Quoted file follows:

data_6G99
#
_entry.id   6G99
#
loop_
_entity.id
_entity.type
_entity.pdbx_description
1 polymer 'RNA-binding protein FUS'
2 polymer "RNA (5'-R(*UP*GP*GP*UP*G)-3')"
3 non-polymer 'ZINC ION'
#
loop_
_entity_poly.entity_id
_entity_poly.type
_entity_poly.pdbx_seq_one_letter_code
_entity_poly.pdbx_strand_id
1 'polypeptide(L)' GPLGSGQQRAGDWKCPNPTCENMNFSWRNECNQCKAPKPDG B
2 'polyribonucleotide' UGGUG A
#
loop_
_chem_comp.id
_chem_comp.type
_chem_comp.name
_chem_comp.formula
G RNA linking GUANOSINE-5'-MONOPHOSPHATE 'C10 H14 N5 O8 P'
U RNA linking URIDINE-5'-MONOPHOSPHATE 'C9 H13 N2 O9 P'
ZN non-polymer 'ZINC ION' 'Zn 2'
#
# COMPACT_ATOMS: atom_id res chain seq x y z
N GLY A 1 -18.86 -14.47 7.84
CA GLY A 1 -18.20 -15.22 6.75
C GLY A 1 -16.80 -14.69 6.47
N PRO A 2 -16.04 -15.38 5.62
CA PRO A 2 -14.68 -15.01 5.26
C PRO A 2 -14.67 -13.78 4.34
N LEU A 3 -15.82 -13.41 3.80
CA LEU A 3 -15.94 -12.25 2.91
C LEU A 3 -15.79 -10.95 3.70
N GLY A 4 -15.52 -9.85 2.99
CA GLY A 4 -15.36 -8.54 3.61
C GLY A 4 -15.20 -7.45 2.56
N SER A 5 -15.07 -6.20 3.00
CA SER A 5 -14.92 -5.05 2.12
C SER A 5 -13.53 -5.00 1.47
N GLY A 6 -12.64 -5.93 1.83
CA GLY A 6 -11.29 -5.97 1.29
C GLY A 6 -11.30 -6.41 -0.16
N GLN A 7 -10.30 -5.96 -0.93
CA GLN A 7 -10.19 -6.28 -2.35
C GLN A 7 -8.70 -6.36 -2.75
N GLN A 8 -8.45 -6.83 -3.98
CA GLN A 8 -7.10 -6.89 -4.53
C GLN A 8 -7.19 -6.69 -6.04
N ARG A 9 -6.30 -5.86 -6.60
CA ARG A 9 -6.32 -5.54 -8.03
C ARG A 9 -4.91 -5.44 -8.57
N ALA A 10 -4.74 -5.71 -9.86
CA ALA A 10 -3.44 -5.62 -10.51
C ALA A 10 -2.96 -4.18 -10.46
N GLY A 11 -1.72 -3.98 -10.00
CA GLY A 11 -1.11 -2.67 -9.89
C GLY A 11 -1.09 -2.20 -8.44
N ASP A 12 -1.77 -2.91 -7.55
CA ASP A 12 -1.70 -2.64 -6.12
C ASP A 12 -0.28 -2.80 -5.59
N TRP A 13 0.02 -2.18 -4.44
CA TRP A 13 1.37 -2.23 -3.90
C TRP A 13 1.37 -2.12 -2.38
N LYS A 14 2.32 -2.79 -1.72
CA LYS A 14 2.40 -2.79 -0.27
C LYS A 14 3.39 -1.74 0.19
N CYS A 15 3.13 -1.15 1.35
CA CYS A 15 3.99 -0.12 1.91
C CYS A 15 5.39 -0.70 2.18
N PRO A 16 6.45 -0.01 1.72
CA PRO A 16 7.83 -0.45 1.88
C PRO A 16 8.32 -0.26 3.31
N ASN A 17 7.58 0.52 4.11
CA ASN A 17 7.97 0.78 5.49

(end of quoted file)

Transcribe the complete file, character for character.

data_6G99
#
_entry.id   6G99
#
loop_
_entity.id
_entity.type
_entity.pdbx_description
1 polymer 'RNA-binding protein FUS'
2 polymer "RNA (5'-R(*UP*GP*GP*UP*G)-3')"
3 non-polymer 'ZINC ION'
#
loop_
_entity_poly.entity_id
_entity_poly.type
_entity_poly.pdbx_seq_one_letter_code
_entity_poly.pdbx_strand_id
1 'polypeptide(L)' GPLGSGQQRAGDWKCPNPTCENMNFSWRNECNQCKAPKPDG B
2 'polyribonucleotide' UGGUG A
#
loop_
_chem_comp.id
_chem_comp.type
_chem_comp.name
_chem_comp.formula
G RNA linking GUANOSINE-5'-MONOPHOSPHATE 'C10 H14 N5 O8 P'
U RNA linking URIDINE-5'-MONOPHOSPHATE 'C9 H13 N2 O9 P'
ZN non-polymer 'ZINC ION' 'Zn 2'
#
# COMPACT_ATOMS: atom_id res chain seq x y z
N GLY A 1 -18.86 -14.47 7.84
CA GLY A 1 -18.20 -15.22 6.75
C GLY A 1 -16.80 -14.69 6.47
N PRO A 2 -16.04 -15.38 5.62
CA PRO A 2 -14.68 -15.01 5.26
C PRO A 2 -14.67 -13.78 4.34
N LEU A 3 -15.82 -13.41 3.80
CA LEU A 3 -15.94 -12.25 2.91
C LEU A 3 -15.79 -10.95 3.70
N GLY A 4 -15.52 -9.85 2.99
CA GLY A 4 -15.36 -8.54 3.61
C GLY A 4 -15.20 -7.45 2.56
N SER A 5 -15.07 -6.20 3.00
CA SER A 5 -14.92 -5.05 2.12
C SER A 5 -13.53 -5.00 1.47
N GLY A 6 -12.64 -5.93 1.83
CA GLY A 6 -11.29 -5.97 1.29
C GLY A 6 -11.30 -6.41 -0.16
N GLN A 7 -10.30 -5.96 -0.93
CA GLN A 7 -10.19 -6.28 -2.35
C GLN A 7 -8.70 -6.36 -2.75
N GLN A 8 -8.45 -6.83 -3.98
CA GLN A 8 -7.10 -6.89 -4.53
C GLN A 8 -7.19 -6.69 -6.04
N ARG A 9 -6.30 -5.86 -6.60
CA ARG A 9 -6.32 -5.54 -8.03
C ARG A 9 -4.91 -5.44 -8.57
N ALA A 10 -4.74 -5.71 -9.86
CA ALA A 10 -3.44 -5.62 -10.51
C ALA A 10 -2.96 -4.18 -10.46
N GLY A 11 -1.72 -3.98 -10.00
CA GLY A 11 -1.11 -2.67 -9.89
C GLY A 11 -1.09 -2.20 -8.44
N ASP A 12 -1.77 -2.91 -7.55
CA ASP A 12 -1.70 -2.64 -6.12
C ASP A 12 -0.28 -2.80 -5.59
N TRP A 13 0.02 -2.18 -4.44
CA TRP A 13 1.37 -2.23 -3.90
C TRP A 13 1.37 -2.12 -2.38
N LYS A 14 2.32 -2.79 -1.72
CA LYS A 14 2.40 -2.79 -0.27
C LYS A 14 3.39 -1.74 0.19
N CYS A 15 3.13 -1.15 1.35
CA CYS A 15 3.99 -0.12 1.91
C CYS A 15 5.39 -0.70 2.18
N PRO A 16 6.45 -0.01 1.72
CA PRO A 16 7.83 -0.45 1.88
C PRO A 16 8.32 -0.26 3.31
N ASN A 17 7.58 0.52 4.11
CA ASN A 17 7.97 0.78 5.49